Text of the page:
How To Open A Gas Station

By: Bernadette Reyes of E

A gas station may be expensive to put up, yet motorists’ inexhaustible demand for fuel makes it quite a viable business. The business is not likely to go out of style soon, as oil is an essential commodity, but success largely depends on its location. It’s not the only thing to consider though. For one thing, the product is highly combustible, so strict compliance in product handling and other safety precautions must be a big consideration as well. You must also consider whether you want to go the franchise route or build your own brand from scratch. Both have pros and cons. So before you pump it up, consider the

CAPITAL. The required capital needed to open an average-sized gas station may range from P3 million to P5 million. For franchised brands, this amount includes the franchise fee. Bulk of the capital goes to inventory, construction of the facility and equipment. The return on investment usually takes three
years or more.


LOCATION. Choose a location within the regular route of vehicles. “It should be in a high-traffic area that is classified as either commercial or industrial,” says Archie Gupalor, vice president for the national sales division of Petron Corp. The higher the vehicle traffic, the greater potential for fuel demand. Also, you need to study historical, present and future developments in the area. “Plans to put up commercial centers, for example, are a good indicator of increased commercial activity in the future. This kind of development can drive vehicle traffic, and, effectively, fuel demand in the area,” says Rehum Jay Rabadan, SeaOil’s assistant manager for franchise development. Opting to lease the property for the gas station is more practical because it reduces the amount of taxes that a franchisee needs to pay. “Also, if the area does not yield volumes as projected, a franchisee can relocate more easily since the property is only leased,” says Abigail Ho, government affairs and institutional linkages manager of SeaOil.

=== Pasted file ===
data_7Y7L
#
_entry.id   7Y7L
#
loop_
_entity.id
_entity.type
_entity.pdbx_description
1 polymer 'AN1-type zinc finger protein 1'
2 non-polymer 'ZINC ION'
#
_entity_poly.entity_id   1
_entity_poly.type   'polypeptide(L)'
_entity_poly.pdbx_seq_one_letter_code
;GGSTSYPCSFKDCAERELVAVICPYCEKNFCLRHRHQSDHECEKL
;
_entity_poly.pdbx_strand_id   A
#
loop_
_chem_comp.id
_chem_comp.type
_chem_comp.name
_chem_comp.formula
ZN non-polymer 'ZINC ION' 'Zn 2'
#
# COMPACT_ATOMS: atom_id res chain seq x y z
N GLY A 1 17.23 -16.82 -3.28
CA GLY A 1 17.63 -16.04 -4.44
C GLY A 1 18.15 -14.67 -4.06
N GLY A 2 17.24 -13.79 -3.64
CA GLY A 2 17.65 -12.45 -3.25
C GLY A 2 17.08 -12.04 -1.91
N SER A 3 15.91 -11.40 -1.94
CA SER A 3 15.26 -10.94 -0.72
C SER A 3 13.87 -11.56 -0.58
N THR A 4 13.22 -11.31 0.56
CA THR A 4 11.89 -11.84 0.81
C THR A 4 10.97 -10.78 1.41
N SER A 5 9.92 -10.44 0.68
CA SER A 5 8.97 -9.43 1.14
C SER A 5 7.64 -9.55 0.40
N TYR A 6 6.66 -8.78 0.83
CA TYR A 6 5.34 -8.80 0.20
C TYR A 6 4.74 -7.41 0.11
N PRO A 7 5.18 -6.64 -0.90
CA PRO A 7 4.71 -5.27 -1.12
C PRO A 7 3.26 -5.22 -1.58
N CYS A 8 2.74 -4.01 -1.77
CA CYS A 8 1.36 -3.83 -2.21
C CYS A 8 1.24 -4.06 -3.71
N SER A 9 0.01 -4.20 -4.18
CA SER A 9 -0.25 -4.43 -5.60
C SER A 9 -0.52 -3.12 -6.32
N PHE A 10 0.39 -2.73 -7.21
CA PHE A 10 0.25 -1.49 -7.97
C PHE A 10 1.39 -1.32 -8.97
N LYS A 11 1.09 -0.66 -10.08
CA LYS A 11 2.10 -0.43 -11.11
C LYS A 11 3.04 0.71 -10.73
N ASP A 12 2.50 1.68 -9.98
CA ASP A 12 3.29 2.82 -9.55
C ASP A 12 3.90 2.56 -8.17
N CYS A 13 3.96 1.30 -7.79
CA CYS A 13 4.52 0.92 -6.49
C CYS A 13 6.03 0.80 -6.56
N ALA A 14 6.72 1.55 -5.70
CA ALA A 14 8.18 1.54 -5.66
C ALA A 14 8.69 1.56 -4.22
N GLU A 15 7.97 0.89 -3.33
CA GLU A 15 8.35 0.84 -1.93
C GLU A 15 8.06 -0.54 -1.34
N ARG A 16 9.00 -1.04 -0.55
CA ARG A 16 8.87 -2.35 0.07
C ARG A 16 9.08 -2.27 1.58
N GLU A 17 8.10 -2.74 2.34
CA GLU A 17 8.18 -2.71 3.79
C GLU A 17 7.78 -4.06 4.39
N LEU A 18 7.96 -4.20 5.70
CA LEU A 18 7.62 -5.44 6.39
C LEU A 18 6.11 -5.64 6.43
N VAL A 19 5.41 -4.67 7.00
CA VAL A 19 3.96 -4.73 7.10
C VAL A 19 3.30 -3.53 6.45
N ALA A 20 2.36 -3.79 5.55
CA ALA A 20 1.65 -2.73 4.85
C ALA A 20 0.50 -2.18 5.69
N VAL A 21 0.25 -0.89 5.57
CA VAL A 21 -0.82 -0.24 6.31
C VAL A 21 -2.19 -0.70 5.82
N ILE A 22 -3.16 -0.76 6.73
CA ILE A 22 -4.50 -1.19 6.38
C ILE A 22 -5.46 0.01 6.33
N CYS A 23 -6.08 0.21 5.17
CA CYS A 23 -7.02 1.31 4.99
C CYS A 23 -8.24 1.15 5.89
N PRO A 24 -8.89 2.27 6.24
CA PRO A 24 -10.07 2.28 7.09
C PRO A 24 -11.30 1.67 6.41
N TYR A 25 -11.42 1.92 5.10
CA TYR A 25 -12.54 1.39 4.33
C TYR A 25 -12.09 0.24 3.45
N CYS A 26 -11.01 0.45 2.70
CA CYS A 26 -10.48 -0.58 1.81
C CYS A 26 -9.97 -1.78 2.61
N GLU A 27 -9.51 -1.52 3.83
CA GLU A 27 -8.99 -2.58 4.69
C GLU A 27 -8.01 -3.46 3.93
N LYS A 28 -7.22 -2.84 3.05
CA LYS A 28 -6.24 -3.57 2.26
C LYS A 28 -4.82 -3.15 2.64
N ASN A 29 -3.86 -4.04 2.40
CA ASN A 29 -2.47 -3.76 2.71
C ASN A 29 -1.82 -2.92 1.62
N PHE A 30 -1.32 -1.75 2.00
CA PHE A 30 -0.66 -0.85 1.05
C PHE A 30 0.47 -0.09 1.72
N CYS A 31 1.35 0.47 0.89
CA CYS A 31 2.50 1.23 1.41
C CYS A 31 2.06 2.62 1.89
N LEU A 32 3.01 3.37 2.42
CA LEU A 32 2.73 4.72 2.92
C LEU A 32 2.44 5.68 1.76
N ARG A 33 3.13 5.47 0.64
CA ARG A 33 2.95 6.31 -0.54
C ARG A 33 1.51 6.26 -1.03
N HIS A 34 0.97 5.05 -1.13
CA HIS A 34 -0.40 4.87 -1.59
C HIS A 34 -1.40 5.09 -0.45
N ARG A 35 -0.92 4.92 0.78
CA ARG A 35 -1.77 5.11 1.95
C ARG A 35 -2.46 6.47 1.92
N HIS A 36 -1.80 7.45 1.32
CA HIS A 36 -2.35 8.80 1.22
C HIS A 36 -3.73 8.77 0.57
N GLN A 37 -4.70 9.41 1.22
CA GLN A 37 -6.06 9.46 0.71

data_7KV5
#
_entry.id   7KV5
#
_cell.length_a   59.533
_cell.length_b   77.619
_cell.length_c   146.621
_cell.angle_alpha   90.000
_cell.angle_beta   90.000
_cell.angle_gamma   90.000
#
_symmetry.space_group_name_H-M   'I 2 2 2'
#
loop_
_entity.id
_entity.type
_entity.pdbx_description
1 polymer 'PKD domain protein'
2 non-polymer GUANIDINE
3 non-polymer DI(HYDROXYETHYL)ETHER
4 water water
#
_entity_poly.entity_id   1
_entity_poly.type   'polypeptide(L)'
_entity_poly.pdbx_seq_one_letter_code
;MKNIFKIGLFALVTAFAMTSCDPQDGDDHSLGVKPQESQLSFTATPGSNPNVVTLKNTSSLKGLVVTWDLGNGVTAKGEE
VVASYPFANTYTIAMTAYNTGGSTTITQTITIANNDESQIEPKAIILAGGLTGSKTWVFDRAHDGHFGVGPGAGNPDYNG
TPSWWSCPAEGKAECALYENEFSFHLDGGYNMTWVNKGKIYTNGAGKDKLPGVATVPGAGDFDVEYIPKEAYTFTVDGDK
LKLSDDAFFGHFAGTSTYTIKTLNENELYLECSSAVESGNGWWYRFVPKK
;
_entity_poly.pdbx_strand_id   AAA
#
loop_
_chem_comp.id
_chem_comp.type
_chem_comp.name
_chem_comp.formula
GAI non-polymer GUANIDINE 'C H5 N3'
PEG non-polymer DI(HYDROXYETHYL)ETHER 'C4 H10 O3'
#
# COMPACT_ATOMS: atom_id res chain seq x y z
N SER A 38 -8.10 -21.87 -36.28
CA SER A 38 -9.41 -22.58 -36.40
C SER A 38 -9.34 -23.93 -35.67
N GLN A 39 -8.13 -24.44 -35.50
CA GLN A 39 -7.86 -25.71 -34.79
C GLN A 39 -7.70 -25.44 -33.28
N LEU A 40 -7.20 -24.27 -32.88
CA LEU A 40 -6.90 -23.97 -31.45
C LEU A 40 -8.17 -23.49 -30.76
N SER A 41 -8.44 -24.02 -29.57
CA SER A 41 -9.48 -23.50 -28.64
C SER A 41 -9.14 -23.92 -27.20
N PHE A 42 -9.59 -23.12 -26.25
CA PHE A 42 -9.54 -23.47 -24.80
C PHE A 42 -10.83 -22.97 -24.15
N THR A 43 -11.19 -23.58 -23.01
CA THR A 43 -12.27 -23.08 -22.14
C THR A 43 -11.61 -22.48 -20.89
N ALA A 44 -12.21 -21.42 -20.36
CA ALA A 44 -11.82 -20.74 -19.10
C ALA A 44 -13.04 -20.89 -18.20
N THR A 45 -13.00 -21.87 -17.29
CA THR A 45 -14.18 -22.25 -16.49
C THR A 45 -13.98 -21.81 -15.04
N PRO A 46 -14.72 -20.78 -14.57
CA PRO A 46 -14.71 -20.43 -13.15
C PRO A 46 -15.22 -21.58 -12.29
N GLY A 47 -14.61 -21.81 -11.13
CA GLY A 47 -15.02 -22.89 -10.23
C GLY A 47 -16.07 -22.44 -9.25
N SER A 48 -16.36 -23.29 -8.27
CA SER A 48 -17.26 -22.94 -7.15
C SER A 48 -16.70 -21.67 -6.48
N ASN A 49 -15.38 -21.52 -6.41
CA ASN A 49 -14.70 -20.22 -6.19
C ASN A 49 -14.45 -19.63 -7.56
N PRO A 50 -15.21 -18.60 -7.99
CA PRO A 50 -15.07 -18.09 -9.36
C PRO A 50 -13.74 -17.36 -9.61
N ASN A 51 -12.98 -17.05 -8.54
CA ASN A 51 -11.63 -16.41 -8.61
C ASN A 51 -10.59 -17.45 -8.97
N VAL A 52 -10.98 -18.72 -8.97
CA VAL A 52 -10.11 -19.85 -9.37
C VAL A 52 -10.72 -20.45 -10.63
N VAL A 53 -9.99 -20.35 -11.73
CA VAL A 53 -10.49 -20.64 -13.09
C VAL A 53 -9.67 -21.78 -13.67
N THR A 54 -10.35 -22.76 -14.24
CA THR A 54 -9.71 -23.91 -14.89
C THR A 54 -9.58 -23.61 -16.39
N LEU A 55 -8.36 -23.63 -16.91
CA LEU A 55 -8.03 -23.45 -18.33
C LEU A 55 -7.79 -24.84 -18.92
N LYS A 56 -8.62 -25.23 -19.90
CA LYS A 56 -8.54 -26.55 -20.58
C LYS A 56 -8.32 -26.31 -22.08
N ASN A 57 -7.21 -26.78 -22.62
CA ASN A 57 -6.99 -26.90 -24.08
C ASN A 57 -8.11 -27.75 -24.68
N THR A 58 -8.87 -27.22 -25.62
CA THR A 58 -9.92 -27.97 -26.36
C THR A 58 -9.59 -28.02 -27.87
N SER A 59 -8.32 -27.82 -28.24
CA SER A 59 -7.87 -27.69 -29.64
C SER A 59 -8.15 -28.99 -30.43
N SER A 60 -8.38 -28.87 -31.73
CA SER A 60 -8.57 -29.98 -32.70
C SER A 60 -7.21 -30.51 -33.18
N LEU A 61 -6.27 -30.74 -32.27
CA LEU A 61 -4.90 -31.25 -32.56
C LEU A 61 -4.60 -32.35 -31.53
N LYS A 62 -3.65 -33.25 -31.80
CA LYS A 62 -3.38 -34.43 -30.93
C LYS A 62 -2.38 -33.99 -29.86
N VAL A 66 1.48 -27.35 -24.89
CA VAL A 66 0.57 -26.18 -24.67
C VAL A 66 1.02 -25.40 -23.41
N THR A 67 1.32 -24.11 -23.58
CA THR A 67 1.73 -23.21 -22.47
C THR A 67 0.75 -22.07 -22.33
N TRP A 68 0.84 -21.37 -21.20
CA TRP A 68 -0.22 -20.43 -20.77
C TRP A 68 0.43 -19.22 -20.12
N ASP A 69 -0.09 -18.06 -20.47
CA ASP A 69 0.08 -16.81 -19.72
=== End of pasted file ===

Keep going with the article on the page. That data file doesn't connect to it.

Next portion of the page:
LOT AREA. Lot area for a gas station usually ranges from 600 sq m to 1,000 sq m with allowance for frontage. However, in areas with fewer motorists, a smaller space may suffice. “The minimum lot area to set up a Petron Bulilit station is only 150 square meters,” Petron’s Gupalor says. This setup would have two to three pumps that can be expanded as demand increases.

STAFF. A station normally requires one forecourt attendant per pump. For an average-sized station, seven to 10 personnel may be required. “You need to establish the scheduling of personnel. Will you operate 24 hours a day? If yes, then you would need more people to man the station,” says SeaOil’s retail development senior manager Archie Monasterial. Designate one as cashier to handle payments. In some cases, a station supervisor is necessary to oversee daily operations but some dealers or branch owners do the work themselves.

PERMITS. Aside from the usual business permits and registrations (from the Department of Trade and Industry, barangay hall, mayor’s office, Bureau of Internal Revenue, among others), a gas station proprietor must secure an environmental compliance certificate (ECC) from the Department of Environment and Natural Resources. SeaOil’s Monasterial says the ECC is proof that the gas station will not cause a significant negative impact on the environment. The ECC serves as a badge recognized by the Department of Energy.

PRODUCTS. Oil companies with refineries such as Shell and Petron import crude oil and process it locally to prepare the final product for distribution. However, smaller gas stations may purchase supplies from another station. Monasterial says product sourcing is faster, more reliable and cheaper for franchisees than for those who set up their own gas station. Independent gas stations “won’t have security of supply.


For example, when world prices of oil rise, bigger companies typically hold on to their stocks instead of selling them to other gas stations.” To increase sales, a station may sell lubricants and liquefied petroleum products.


TERMS OF PAYMENT. Petroleum products are expensive. To help dealers, some companies offer term payments. For SeaOil, dealers may choose to pay for lubricants after a month. Payment terms for fuel products are even better. “It’s only after the third delivery that we ask our dealers to pay their fi rst delivery,” said SeaOil’s Monasterial. To get the best deal, talk to as many oil companies as you can.